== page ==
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But here’s where you might run into a challenge — compared to training with a handgun or a carbine, there just aren’t as many resources available for working with the shotgun in a home defense context. If you start digging around for information using the shotgun for self-defense, you’ll likely see the influence of training centered around law enforcement needs and 3-gun competition. In the video below, I outline four simple drills that focus on the fundamental skills for running a home defense shotgun.
There are a lot of ways to over complicate the defensive shotgun, but if your goal is to train for the purpose of home protection, I think it’s best to keep things pretty straightforward.
The other big thing to work on is mounting the gun — bringing it on target from a ready position.
The big advantage of the shotgun is its ability to end a fight very quickly, but that’s dependent on the user’s ability to operate the shotgun properly and get quick and accurate hits. With those goals in mind, I’m going to suggest four defensive shotgun drills that I have gathered and adapted from a few different sources.
This lets me practice mounting the gun, and also forces me to have good follow-through since I have to make that second shot. And you can add as many shots to this drill as you want — you can mount and fire three or four rounds, or go through a full magazine. For this third drill, I need to start with a round in the chamber, at least one round in the magazine tube, and ammo on the shell carrier. There are a bunch of different techniques for reloading the shotgun and that’s not something I’m covering today. So when I’m running the drill, I’m going to fire the first round, and then I’m going to try to fire the second round and get that click. With a semi-auto, I run this drill a little differently because when the gun is empty, the trigger goes dead and the bolt locks open, so I can skip right to the reloading step. Of course, just like the others, you can change up the round count — you can start with more ammo in the gun and you can vary the number of rounds you reload. Realistically, it is extremely unlikely that you would ever have to fire enough rounds to run your shotgun dry in an actual home defense encounter. If you’ve got any shotgun drills you like to use, or any variations on the ones I’ve suggested, be sure to let us know about them in the comments. But just to put it in perspective, if a prosecutor really has an agenda, they could just as easily make a big deal out of a shotgun with black synthetic furniture, a sidesaddle, or pistol grip as they could an SBS.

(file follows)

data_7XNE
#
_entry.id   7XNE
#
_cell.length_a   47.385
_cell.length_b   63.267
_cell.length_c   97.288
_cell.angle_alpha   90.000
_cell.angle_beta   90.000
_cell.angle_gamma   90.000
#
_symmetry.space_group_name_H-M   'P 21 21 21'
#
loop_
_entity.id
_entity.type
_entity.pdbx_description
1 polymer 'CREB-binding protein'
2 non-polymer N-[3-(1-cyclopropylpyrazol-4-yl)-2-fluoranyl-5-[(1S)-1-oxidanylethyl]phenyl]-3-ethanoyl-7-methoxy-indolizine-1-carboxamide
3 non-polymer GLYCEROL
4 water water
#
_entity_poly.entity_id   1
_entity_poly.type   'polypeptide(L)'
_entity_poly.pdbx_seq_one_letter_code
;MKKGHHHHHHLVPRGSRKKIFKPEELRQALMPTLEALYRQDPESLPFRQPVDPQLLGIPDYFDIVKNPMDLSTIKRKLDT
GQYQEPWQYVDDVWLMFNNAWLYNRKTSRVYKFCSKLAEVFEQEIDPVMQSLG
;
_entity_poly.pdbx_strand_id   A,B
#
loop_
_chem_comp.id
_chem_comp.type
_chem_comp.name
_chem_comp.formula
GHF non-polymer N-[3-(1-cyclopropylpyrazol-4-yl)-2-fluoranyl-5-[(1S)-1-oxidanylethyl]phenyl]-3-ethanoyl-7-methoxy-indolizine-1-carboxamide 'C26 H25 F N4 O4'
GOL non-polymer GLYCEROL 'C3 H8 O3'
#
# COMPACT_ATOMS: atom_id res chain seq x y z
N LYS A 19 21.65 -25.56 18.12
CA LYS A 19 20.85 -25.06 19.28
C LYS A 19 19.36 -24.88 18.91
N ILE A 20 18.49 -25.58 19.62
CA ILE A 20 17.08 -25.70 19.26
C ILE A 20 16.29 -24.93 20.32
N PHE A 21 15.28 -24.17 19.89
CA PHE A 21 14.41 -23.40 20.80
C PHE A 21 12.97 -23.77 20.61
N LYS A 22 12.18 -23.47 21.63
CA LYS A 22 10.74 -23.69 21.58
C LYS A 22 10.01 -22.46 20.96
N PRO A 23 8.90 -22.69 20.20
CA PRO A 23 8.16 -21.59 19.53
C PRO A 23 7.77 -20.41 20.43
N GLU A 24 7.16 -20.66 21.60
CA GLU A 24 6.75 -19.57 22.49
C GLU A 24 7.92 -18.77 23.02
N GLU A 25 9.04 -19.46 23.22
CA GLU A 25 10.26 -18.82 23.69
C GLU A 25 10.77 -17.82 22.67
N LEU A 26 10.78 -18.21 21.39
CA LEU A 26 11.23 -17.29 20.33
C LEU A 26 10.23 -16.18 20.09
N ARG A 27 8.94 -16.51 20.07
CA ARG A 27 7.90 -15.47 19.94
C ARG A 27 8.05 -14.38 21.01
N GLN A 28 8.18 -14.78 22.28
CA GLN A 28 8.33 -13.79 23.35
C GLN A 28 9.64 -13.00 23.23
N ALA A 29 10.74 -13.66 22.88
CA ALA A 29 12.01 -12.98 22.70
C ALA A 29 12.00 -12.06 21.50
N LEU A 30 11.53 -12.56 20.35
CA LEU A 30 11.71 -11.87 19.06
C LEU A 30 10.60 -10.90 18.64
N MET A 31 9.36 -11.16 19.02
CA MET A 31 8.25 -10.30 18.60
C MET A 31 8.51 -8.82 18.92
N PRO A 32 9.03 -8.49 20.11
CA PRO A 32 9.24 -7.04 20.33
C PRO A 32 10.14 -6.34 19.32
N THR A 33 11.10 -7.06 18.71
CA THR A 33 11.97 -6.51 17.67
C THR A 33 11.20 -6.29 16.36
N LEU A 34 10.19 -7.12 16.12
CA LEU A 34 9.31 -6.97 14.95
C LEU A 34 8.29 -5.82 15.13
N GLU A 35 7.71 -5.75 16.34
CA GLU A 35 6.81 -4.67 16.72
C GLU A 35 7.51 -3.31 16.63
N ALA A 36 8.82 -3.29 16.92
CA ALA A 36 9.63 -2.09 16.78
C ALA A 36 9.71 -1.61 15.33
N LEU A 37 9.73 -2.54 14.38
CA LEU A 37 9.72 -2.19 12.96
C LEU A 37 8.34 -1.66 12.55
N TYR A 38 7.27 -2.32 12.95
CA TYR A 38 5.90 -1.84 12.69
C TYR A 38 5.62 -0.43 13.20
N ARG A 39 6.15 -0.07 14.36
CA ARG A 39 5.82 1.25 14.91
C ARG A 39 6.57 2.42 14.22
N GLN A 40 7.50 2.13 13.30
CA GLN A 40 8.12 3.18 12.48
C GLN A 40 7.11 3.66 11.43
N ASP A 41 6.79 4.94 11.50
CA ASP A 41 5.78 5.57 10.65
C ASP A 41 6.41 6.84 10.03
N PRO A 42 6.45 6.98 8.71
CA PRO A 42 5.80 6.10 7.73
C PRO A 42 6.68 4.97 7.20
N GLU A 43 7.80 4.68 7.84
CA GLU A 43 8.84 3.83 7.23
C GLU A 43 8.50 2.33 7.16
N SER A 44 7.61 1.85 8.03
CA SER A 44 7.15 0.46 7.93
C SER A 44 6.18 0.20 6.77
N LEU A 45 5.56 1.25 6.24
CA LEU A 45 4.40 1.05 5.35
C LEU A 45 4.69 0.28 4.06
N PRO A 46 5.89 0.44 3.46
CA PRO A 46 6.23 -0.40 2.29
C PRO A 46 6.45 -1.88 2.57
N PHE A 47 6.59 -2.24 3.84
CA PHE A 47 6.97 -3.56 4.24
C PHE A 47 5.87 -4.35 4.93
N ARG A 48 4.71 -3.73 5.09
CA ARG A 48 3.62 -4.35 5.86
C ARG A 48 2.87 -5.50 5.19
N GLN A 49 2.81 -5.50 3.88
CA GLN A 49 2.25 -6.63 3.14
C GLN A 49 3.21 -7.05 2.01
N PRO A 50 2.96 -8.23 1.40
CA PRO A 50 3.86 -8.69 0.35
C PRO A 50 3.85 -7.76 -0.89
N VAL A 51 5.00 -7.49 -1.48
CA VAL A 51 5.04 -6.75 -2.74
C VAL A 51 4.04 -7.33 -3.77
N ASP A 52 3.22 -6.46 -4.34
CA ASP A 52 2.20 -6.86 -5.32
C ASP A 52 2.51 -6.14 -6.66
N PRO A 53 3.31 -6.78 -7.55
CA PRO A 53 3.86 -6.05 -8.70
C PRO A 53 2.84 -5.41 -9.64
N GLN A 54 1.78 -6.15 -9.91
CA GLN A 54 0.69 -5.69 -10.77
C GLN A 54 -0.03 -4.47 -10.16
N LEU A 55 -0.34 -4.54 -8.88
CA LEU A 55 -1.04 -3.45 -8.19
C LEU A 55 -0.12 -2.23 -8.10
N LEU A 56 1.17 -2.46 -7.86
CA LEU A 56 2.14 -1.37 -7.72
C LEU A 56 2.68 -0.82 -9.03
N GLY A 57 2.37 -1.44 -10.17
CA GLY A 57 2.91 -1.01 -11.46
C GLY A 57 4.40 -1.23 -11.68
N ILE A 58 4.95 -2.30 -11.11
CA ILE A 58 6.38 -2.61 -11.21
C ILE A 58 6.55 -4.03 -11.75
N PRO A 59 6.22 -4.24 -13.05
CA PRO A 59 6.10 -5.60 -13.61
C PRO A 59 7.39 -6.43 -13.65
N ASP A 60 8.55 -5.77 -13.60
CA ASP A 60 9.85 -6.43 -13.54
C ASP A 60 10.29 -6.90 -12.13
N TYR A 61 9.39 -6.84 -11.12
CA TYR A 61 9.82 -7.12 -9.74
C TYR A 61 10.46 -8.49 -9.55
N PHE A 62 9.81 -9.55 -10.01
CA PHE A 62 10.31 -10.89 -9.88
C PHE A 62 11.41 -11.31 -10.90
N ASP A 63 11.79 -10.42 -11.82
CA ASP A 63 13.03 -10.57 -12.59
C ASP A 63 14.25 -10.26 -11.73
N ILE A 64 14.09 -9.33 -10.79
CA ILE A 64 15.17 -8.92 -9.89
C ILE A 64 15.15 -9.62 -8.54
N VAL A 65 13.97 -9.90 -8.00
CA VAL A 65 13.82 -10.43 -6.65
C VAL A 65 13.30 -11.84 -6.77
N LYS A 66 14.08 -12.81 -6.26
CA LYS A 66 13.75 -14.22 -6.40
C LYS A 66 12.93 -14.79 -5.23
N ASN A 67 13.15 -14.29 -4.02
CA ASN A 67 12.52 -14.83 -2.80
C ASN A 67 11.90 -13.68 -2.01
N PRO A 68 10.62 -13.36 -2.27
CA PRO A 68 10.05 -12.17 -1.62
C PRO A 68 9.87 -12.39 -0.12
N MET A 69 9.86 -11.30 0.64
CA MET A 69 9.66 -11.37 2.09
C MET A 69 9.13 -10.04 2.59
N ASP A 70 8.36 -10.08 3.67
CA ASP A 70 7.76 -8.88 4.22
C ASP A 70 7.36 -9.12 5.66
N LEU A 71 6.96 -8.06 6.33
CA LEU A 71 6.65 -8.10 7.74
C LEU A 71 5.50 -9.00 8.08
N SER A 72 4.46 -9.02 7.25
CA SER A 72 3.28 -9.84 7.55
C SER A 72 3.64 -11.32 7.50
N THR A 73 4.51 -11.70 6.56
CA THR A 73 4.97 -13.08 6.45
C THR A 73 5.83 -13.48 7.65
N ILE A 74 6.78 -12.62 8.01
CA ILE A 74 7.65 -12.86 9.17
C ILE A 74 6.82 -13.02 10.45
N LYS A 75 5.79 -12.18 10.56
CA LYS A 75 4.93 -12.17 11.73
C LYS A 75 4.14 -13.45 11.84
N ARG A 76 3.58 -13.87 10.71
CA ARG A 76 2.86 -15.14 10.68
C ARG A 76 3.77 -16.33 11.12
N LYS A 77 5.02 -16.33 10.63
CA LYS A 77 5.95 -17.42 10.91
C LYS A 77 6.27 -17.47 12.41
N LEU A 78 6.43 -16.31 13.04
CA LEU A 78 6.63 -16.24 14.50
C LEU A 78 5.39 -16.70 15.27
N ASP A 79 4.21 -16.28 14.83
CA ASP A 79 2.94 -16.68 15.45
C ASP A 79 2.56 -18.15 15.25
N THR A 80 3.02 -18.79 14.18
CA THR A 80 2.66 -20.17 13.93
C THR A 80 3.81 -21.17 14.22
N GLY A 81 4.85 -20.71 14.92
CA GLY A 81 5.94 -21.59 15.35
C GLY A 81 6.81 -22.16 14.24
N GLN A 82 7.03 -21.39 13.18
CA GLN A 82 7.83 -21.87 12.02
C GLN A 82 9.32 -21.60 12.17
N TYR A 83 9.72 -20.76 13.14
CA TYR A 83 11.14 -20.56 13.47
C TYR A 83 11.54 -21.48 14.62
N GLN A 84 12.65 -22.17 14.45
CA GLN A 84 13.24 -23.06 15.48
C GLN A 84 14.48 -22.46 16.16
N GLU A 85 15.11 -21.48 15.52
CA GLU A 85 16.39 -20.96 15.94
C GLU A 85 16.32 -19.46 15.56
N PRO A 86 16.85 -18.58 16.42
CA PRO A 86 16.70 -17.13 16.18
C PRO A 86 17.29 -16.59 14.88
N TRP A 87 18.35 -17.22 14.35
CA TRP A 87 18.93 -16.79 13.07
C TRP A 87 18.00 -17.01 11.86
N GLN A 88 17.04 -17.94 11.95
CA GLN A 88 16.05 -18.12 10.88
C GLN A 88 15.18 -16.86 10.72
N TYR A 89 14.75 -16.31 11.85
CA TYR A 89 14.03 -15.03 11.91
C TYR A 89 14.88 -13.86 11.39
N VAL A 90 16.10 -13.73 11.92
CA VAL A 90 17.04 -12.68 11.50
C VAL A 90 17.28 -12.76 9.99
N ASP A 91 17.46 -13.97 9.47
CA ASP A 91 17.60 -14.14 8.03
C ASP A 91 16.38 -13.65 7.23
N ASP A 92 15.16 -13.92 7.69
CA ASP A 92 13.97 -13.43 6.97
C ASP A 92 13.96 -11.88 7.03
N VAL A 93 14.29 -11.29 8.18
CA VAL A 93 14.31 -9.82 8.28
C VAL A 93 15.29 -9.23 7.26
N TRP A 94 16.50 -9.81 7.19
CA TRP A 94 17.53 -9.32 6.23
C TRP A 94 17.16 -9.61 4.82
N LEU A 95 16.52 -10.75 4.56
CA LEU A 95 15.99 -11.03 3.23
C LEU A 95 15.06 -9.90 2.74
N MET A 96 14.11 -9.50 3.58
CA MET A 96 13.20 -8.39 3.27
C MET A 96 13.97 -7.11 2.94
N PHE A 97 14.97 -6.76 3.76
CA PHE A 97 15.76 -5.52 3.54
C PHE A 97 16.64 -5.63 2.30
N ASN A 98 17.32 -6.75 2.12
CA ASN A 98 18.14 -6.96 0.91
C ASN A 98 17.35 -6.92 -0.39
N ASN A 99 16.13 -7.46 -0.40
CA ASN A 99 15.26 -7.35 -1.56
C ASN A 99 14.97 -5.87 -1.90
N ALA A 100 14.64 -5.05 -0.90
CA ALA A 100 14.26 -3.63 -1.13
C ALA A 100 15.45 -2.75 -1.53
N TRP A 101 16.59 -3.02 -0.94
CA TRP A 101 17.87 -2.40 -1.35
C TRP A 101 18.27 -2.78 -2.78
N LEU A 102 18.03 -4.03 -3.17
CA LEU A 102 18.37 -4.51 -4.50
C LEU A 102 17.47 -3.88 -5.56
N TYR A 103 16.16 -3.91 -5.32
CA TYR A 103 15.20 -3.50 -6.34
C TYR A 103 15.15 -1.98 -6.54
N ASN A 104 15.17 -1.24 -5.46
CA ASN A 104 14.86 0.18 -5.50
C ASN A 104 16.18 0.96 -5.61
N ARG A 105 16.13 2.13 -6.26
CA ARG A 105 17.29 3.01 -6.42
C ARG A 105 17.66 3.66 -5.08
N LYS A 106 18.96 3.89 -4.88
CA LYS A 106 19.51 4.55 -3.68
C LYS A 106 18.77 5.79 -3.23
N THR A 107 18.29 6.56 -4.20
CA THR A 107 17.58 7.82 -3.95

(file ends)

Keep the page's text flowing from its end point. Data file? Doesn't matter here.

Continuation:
My take: I only use unmodified commonly-used factory firearms and commonly-used factory ammunition.